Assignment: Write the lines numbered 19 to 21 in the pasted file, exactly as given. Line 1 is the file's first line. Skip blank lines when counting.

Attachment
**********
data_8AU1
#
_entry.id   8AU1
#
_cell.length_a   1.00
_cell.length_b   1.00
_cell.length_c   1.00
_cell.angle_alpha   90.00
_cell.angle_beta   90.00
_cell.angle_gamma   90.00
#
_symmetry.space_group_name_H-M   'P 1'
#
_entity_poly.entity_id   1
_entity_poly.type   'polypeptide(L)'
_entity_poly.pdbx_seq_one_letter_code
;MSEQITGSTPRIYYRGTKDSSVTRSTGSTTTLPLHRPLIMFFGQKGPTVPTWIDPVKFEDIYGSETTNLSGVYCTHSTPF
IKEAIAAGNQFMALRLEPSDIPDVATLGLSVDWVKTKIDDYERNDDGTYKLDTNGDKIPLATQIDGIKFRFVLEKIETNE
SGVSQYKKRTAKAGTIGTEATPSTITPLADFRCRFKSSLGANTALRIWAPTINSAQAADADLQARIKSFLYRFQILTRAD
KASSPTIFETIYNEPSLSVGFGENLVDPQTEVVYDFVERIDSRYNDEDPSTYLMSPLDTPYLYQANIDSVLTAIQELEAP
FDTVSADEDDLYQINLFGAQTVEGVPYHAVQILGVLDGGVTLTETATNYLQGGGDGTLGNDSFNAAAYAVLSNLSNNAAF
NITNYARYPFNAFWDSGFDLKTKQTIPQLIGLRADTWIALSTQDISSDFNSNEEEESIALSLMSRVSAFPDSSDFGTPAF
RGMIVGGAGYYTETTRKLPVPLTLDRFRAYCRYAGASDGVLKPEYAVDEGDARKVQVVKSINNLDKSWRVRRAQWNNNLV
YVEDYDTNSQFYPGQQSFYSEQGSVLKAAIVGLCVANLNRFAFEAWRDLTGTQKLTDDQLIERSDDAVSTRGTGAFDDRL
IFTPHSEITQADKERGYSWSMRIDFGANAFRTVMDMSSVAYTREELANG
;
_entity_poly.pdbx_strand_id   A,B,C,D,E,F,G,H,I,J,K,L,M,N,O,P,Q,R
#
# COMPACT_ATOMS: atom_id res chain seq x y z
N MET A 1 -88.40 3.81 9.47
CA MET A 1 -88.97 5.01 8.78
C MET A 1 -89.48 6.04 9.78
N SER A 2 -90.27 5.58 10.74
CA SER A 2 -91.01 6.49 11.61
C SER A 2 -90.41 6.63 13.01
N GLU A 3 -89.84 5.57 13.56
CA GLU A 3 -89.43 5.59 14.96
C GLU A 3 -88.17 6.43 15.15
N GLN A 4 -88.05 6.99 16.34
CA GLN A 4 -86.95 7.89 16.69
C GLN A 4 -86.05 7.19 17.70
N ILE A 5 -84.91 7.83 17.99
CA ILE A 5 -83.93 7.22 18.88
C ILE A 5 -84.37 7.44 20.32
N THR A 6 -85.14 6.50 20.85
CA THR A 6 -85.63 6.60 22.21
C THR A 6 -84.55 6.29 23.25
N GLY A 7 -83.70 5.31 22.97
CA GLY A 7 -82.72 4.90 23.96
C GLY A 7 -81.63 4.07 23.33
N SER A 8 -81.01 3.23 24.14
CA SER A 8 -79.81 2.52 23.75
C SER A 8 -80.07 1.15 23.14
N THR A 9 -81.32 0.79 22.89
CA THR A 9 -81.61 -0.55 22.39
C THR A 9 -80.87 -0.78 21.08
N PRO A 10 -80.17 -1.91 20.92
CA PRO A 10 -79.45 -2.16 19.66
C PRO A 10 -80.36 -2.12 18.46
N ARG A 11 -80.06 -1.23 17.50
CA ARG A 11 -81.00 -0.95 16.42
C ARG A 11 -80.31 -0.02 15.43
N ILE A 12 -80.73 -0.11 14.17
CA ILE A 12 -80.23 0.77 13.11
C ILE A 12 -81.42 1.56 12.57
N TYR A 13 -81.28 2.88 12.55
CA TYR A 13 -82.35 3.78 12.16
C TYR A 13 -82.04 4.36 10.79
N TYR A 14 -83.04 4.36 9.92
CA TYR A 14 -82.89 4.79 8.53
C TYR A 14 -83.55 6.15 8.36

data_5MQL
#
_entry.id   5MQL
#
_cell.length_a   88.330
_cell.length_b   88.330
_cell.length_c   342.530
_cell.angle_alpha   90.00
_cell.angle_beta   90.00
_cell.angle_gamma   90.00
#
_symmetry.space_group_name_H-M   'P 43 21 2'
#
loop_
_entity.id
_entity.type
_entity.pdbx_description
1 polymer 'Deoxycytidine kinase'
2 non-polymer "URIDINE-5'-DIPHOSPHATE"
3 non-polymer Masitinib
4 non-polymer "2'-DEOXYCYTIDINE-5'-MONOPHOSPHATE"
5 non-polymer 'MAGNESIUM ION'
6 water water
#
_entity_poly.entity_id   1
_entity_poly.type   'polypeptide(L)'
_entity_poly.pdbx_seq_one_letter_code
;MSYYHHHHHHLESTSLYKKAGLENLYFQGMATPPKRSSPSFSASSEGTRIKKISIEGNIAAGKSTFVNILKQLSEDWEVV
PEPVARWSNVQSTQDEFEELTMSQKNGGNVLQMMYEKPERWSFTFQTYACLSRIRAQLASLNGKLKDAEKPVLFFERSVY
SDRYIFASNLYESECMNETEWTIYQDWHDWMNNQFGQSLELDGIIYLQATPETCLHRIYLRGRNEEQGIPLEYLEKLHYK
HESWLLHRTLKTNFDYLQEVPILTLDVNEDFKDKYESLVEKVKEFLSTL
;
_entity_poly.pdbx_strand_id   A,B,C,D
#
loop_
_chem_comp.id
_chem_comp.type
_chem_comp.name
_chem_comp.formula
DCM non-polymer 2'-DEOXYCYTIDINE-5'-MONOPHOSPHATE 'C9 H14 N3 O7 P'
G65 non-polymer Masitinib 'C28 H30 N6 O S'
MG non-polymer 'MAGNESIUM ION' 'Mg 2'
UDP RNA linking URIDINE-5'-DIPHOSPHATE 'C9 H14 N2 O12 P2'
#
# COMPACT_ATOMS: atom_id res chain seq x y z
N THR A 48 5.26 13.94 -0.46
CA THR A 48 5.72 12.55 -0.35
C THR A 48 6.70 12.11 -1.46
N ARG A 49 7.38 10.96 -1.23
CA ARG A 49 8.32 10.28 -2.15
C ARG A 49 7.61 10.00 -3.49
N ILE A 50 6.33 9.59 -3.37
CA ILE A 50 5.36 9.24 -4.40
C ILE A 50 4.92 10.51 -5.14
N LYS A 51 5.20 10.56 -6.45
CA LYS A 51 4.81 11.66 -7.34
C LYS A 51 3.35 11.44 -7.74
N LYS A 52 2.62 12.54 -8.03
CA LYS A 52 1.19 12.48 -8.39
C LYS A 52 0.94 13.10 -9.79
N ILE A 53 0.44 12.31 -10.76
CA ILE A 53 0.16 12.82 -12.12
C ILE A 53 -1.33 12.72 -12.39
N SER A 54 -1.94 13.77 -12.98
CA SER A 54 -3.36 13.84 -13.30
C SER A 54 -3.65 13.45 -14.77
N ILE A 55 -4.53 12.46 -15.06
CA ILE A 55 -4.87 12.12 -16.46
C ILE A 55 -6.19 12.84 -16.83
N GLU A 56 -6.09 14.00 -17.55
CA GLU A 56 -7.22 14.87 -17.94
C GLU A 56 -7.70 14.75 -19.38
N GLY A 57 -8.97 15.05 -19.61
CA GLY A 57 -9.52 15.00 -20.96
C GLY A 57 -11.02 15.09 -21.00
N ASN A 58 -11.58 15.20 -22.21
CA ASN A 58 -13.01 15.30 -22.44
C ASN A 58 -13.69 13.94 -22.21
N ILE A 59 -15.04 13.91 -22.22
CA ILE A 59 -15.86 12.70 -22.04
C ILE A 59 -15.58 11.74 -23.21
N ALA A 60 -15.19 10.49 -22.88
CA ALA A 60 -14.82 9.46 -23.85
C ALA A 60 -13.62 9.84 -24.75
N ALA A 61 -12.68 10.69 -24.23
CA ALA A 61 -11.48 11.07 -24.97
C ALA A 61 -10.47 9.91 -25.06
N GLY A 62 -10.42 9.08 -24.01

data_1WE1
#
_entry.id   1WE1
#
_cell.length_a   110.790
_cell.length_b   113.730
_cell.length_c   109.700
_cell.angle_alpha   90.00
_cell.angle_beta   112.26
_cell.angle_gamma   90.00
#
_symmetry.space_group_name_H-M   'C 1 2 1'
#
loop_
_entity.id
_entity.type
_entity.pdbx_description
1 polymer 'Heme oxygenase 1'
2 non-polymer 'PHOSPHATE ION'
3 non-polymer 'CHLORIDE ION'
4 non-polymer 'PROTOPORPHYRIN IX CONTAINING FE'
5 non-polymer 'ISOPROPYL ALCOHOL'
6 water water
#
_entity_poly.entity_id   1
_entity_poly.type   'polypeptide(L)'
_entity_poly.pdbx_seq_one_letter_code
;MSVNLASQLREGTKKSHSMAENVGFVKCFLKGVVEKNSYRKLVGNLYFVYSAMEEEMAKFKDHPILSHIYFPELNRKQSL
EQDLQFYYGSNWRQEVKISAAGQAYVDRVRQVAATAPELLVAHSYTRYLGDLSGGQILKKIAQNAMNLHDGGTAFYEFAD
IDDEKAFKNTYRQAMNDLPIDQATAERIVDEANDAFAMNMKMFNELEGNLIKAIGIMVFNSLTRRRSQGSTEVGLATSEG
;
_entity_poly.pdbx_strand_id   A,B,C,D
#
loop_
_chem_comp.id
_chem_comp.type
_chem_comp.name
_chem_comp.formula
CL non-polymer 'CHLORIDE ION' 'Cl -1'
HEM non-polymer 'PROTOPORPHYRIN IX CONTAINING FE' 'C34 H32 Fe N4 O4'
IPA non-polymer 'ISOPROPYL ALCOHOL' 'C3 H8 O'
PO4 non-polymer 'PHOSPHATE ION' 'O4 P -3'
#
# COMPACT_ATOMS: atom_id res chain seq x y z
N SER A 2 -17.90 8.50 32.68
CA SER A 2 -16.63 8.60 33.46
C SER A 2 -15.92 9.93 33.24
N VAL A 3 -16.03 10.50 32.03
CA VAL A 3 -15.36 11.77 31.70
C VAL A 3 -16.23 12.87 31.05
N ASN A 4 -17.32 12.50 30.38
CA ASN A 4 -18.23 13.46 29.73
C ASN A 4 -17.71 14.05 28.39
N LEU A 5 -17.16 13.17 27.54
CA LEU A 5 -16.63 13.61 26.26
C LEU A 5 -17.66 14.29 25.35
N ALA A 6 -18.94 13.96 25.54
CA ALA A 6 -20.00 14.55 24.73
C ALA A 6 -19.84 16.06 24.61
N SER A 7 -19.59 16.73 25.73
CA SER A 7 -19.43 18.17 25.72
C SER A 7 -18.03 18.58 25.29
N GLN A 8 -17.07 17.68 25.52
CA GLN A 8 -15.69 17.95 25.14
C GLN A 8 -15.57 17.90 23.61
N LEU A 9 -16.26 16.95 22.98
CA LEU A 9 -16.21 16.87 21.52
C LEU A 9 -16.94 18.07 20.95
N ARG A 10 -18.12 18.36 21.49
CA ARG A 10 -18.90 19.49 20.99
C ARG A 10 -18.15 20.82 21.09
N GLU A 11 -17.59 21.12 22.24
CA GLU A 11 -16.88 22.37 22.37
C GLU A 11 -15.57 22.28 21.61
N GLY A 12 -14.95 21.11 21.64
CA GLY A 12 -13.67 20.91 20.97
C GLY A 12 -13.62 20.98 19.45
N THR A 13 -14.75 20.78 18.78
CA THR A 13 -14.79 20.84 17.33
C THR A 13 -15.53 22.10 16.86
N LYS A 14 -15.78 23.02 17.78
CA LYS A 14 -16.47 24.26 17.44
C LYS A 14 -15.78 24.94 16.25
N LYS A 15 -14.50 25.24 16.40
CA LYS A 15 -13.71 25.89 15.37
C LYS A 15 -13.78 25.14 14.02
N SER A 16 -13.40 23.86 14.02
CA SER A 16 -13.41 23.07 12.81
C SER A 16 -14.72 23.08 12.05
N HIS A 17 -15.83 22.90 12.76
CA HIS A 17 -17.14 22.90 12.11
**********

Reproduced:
SGVSQYKKRTAKAGTIGTEATPSTITPLADFRCRFKSSLGANTALRIWAPTINSAQAADADLQARIKSFLYRFQILTRAD
KASSPTIFETIYNEPSLSVGFGENLVDPQTEVVYDFVERIDSRYNDEDPSTYLMSPLDTPYLYQANIDSVLTAIQELEAP
FDTVSADEDDLYQINLFGAQTVEGVPYHAVQILGVLDGGVTLTETATNYLQGGGDGTLGNDSFNAAAYAVLSNLSNNAAF